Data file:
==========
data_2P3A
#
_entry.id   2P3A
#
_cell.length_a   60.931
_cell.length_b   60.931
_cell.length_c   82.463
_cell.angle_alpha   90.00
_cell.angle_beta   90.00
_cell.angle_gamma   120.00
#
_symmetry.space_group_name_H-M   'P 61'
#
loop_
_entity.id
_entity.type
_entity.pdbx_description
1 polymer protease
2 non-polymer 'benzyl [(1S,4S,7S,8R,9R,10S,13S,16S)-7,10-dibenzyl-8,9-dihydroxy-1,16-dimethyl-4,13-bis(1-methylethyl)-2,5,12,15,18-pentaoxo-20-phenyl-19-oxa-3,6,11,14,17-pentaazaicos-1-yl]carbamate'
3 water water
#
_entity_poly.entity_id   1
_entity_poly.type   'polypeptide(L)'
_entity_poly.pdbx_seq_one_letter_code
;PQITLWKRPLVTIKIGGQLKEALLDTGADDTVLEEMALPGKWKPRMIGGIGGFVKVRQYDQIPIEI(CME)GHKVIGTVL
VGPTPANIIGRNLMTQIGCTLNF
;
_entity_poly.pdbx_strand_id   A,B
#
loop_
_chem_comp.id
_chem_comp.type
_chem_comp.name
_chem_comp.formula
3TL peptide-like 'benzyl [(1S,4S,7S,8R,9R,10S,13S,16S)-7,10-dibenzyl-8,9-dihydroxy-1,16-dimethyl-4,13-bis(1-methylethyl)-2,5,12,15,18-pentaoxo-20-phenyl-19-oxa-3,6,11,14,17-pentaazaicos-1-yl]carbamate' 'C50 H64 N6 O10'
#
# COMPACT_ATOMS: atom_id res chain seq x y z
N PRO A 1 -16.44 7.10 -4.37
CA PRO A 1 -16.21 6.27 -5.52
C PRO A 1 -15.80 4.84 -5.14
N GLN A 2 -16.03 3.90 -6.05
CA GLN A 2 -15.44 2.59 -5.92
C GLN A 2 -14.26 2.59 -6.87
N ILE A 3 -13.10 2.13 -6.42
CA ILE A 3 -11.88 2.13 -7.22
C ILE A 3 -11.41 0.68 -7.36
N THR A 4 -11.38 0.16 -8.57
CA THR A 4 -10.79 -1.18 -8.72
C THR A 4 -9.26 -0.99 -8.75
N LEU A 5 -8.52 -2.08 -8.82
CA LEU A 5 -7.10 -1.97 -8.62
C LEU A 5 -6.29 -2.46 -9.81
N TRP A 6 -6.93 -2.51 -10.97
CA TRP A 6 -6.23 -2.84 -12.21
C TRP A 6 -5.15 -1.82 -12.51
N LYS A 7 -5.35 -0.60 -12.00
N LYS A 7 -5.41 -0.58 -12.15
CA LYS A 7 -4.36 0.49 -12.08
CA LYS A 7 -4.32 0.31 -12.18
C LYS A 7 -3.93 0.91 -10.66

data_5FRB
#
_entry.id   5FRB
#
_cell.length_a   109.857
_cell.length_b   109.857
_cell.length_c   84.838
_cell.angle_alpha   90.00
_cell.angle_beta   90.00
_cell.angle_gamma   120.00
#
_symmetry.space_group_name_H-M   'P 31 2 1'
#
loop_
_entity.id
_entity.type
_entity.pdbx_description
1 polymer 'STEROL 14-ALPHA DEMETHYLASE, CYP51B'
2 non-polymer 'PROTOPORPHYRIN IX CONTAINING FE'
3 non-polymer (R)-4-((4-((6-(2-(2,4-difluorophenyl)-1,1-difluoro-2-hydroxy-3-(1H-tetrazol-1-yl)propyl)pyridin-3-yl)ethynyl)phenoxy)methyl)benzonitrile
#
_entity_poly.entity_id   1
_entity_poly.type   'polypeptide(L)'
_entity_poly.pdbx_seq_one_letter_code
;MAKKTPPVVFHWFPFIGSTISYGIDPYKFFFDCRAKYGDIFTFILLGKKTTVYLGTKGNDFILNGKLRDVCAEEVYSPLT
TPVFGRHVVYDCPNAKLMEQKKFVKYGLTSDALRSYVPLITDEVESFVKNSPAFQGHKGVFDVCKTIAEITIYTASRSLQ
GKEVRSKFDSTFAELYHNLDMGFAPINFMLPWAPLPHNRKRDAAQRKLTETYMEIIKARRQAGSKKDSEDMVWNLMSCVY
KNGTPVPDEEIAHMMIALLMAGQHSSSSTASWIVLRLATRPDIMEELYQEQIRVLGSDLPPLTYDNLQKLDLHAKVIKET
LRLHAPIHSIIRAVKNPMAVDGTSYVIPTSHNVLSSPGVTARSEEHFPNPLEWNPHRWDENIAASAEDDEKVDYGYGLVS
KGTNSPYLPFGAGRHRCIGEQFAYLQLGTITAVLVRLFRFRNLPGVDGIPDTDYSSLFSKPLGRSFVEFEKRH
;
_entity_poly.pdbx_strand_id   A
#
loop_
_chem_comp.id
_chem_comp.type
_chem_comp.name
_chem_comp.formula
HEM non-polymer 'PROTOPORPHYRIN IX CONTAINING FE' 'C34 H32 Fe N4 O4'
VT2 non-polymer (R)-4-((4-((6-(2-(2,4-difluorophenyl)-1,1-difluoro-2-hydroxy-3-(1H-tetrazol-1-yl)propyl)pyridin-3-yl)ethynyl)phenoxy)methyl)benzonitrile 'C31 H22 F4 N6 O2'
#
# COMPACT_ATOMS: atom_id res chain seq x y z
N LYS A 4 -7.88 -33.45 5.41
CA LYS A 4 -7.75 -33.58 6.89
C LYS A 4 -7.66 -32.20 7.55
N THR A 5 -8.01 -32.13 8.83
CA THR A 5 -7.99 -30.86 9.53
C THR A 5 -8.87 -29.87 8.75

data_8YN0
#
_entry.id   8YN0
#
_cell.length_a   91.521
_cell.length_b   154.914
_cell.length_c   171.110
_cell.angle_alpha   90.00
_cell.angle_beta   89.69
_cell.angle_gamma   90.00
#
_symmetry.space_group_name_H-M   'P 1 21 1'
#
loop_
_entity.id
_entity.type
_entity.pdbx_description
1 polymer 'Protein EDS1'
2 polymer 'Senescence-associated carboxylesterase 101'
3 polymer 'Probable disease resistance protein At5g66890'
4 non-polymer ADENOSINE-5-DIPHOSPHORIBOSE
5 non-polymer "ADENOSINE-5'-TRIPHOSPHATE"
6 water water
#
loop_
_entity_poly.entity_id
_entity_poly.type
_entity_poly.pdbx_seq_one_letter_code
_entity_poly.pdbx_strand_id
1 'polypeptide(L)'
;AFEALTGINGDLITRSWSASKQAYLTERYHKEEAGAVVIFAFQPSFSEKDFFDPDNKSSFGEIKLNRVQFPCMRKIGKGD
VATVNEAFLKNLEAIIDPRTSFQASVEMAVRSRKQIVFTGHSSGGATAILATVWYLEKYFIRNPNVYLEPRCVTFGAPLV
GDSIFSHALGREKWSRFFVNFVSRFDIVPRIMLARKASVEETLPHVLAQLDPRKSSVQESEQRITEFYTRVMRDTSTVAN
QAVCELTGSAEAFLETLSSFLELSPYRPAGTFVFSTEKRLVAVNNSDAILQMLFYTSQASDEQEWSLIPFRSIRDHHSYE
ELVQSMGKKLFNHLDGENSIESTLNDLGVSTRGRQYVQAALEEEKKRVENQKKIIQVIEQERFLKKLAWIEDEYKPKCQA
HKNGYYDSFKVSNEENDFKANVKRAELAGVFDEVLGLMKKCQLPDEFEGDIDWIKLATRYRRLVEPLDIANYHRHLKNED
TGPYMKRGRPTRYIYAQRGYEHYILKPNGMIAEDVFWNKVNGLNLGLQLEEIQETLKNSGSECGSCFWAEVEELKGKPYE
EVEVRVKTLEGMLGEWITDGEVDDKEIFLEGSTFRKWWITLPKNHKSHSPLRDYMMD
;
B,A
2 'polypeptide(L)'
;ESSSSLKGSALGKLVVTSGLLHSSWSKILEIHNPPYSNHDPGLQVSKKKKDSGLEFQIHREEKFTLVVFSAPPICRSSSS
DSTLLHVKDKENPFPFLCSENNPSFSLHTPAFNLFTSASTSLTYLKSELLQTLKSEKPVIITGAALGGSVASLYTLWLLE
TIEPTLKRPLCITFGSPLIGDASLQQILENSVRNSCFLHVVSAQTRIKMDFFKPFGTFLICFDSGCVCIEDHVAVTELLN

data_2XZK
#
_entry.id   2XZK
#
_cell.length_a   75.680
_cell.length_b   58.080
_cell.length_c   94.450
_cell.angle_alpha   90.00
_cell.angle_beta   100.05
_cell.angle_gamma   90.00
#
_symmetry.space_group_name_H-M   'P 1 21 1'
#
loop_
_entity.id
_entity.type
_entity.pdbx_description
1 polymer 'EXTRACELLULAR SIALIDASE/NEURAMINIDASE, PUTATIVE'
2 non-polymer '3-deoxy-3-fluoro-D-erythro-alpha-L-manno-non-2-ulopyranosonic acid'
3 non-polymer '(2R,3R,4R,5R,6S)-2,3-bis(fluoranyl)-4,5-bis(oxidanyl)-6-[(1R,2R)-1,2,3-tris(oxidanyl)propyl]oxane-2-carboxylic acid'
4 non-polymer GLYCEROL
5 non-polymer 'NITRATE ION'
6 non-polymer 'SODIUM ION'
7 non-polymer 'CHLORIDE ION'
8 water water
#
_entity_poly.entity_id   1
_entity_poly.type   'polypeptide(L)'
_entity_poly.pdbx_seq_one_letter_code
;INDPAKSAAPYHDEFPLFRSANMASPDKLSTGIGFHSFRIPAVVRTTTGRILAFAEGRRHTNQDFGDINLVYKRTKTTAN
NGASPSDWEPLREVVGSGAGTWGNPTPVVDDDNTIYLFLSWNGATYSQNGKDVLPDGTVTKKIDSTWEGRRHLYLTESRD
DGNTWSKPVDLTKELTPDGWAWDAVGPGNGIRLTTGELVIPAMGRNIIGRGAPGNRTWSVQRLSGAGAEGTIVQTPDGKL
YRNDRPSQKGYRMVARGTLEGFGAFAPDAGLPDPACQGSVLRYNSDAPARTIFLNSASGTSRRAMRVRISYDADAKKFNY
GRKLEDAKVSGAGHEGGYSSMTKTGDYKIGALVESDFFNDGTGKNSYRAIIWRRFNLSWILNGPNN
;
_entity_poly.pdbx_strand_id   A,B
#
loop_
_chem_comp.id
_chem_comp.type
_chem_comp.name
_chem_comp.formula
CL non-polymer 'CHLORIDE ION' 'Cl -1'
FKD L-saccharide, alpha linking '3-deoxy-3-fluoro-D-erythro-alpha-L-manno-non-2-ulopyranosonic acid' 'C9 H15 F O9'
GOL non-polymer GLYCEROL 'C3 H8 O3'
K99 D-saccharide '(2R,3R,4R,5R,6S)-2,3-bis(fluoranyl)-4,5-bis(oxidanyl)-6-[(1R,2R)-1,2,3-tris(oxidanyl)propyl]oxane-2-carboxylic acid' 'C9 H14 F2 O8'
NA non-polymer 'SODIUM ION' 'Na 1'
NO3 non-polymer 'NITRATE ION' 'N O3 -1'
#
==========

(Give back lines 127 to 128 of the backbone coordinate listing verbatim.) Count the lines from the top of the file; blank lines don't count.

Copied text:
2 polymer 'Senescence-associated carboxylesterase 101'
3 polymer 'Probable disease resistance protein At5g66890'